claims that terrorism can happen anywhere, the antiwar countries have escaped so
far through sheer luck. Nothing can change the neocons' opinion that everyone
everywhere is in mortal danger. We are merely naïve to think otherwise,
according to such eloquent
'experts' as Mark Steyn. Yet this both underestimates the rationality of the
terrorists and ignores the symbolism of their attacks – on British and Jewish
interests in Istanbul, and on the urban heart of Aznar's Spain. Like any other
group, the terrorists' power and capabilities have certain limits, and they,
too, must make their priorities.
The neocon accusation of Spanish cowardice is especially galling when we
consider that the perceived relation between war and retributive terrorism is
not new – and hardly some knee-jerk reaction lacking any historical basis.
Precisely this kind of retributive attack was feared by European coalition
countries, from Spain to Hungary to Bulgaria, before the Iraq war even started.
The Madrid tragedy was clearly avoidable, yet Spanish leaders did not have the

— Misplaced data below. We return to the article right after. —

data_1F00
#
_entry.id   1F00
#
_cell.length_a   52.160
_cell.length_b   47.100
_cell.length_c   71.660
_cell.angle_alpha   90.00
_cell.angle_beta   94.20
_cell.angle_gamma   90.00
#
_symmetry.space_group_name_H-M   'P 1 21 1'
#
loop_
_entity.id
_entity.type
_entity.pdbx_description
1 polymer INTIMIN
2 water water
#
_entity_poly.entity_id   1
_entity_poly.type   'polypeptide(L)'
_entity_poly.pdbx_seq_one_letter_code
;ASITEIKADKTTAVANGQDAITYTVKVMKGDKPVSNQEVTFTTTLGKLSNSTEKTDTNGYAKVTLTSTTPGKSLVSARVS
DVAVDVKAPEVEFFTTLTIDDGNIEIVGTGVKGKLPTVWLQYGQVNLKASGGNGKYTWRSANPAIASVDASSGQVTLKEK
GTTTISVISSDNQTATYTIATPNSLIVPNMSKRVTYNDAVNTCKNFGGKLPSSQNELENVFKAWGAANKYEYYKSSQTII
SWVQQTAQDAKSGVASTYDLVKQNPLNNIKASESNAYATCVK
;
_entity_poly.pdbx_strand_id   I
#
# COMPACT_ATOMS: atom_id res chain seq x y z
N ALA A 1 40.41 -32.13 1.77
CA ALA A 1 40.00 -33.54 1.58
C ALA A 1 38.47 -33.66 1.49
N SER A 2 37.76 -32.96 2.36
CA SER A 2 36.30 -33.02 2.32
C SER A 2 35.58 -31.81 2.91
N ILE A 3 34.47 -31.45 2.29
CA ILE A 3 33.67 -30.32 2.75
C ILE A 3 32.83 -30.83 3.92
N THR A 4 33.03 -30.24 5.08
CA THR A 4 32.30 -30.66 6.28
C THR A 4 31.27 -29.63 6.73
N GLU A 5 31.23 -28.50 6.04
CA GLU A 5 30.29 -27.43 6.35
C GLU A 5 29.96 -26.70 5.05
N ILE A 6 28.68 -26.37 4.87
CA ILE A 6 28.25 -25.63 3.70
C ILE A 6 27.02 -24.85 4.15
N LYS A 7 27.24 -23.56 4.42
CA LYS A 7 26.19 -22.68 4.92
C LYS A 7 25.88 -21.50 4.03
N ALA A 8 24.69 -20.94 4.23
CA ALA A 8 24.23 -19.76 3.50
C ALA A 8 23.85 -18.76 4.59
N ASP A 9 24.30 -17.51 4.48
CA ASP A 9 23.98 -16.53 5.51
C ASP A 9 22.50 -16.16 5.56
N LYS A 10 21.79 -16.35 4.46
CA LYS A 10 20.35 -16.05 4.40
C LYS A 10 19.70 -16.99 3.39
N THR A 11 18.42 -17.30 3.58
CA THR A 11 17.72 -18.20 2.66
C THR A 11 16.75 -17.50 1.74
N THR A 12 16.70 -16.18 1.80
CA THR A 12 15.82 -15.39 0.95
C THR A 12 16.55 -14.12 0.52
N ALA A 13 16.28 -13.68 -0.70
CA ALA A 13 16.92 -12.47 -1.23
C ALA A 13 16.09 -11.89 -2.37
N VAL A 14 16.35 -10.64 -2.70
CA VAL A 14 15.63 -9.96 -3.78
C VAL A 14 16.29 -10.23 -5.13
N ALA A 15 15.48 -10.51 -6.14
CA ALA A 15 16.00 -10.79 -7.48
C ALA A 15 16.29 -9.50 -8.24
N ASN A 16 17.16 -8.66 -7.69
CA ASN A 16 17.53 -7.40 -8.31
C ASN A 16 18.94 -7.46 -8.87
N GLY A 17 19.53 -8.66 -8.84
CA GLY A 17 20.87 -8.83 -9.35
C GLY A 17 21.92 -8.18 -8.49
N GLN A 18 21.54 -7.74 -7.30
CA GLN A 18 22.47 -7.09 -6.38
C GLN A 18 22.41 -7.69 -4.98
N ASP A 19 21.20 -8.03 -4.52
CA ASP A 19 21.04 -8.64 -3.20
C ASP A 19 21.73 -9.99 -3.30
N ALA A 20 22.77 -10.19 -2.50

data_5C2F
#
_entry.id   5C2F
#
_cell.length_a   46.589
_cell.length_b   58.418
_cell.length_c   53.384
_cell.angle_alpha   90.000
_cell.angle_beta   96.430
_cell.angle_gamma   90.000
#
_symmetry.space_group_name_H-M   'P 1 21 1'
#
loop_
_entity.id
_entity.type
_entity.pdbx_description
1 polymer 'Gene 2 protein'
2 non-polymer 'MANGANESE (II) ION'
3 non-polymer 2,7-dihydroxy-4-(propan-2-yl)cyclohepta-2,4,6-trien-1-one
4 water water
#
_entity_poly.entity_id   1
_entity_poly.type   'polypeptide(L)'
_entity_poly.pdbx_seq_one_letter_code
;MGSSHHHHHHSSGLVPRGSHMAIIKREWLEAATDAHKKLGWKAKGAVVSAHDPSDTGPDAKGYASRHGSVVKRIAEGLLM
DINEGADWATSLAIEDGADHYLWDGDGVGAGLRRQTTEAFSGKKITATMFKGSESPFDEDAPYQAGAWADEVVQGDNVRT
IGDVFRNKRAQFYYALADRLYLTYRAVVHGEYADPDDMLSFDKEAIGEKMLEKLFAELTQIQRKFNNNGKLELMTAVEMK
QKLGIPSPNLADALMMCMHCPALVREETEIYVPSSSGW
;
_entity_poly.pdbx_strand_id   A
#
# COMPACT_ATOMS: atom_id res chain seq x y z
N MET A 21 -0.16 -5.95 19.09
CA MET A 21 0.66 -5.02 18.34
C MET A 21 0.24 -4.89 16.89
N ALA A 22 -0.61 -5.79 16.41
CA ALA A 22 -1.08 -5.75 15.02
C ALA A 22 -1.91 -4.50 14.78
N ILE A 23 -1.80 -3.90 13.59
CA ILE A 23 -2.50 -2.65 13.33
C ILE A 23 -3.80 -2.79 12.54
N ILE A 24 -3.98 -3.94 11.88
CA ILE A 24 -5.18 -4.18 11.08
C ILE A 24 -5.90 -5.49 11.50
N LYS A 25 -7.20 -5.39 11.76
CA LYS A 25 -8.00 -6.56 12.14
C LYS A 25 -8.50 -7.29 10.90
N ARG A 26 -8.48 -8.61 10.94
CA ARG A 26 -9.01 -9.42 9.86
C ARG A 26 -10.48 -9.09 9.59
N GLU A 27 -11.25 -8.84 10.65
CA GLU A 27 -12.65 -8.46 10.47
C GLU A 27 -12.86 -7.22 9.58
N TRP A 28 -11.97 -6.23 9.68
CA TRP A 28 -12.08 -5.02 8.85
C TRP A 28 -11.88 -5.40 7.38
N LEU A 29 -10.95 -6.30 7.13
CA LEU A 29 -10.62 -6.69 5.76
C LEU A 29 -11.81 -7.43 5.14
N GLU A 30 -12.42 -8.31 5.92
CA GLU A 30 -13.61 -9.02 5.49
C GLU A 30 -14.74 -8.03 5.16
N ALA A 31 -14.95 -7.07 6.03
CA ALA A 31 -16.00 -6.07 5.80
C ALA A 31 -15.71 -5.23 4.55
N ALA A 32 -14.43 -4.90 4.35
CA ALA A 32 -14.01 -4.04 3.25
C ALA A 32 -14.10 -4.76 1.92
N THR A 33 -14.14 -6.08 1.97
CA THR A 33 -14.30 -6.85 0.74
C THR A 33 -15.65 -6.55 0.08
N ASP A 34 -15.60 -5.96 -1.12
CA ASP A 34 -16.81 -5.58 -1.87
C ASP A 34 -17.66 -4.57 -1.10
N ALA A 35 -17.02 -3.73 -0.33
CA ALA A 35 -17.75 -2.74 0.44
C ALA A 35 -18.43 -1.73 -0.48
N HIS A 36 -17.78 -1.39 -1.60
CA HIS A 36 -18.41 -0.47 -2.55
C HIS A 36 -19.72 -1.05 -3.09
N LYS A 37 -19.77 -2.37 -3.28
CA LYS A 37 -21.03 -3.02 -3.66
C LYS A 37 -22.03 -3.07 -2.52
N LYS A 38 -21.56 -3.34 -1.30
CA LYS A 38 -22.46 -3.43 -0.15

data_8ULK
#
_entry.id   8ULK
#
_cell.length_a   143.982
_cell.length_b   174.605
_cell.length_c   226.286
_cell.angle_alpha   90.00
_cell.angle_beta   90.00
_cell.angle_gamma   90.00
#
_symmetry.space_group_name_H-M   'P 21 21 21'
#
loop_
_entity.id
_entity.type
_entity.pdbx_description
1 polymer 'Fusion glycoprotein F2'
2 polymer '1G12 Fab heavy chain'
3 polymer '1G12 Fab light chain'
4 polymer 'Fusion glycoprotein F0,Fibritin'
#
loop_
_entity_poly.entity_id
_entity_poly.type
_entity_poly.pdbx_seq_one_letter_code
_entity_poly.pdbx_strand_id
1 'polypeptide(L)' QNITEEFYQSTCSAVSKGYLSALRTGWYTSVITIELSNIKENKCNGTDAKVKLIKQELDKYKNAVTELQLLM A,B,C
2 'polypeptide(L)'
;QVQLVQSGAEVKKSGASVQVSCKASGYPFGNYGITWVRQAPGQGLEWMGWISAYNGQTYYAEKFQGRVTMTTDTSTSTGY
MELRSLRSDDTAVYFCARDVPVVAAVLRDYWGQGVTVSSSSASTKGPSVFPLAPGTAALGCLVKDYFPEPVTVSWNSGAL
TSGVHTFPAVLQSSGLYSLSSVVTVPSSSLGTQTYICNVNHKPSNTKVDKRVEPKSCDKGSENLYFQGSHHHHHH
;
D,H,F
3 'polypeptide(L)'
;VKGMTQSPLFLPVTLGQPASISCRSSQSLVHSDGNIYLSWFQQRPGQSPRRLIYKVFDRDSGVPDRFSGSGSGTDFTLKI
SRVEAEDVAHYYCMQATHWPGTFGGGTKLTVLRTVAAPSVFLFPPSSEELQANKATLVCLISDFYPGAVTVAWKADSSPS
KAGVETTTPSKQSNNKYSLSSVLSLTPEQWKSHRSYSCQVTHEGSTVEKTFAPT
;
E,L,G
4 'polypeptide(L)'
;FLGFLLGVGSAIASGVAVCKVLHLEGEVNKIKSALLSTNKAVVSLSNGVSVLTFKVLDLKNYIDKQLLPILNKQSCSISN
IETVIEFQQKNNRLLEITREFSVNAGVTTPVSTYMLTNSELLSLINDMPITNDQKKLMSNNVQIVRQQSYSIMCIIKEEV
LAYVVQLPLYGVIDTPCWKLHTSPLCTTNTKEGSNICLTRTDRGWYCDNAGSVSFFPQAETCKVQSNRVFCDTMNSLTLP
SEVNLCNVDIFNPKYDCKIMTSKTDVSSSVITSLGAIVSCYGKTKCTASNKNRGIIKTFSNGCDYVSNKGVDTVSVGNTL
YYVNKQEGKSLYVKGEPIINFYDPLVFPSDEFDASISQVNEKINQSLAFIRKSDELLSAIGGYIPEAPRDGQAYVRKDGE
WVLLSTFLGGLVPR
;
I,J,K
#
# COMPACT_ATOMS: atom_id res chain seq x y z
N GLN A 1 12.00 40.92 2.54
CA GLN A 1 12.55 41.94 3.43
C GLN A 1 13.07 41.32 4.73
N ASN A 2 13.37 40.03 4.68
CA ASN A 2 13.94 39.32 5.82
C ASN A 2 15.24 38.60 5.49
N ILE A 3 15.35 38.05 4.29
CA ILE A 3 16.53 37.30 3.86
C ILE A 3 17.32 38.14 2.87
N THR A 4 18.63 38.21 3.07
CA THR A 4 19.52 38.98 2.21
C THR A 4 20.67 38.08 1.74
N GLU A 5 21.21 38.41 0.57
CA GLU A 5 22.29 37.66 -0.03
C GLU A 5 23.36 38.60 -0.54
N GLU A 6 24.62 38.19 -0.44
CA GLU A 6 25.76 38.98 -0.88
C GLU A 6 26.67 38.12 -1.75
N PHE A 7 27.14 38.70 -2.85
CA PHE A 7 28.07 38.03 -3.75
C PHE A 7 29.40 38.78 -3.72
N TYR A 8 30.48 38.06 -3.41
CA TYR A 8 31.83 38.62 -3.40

guts to do what their people asked and stand up to the Americans over
Bush's "Brave Face"
Media reports say that President Bush, his foreign
policy in shambles, is now trying to
put on "a brave face" following the Spanish defection. We should wish him
luck. It must take a lot of courage to fight the war for freedom and democracy
from the air-conditioned bunkers of Washington, with the biggest concern being
to find damage control for embarrassments like the one unfolding now with Spain.
The War Party's operating logic is to pick a policy in advance, steamroller
it through over all opposition, and justify it later – if at all. Yet just as
there is nothing brave about the imperial strategy of using proxy armies in
one's wars, there is even less to be commended about using proxy continents,
as Europe seems to have become.
Ignoring local realities of geography and demographics, the US has needlessly
accelerated and radicalized terrorist activities worldwide with its invasion of
Iraq. The Muslim immigrant population is much larger in Europe than in the US,
and so Europe is bound to suffer the consequences of the latter's actions first.
Spain and Turkey are the European countries that have felt this already, and more
follow. This can only lead to unnecessary death, destruction and fear – but
hopefully, also to a radical reappraisal of the neocon approach to fighting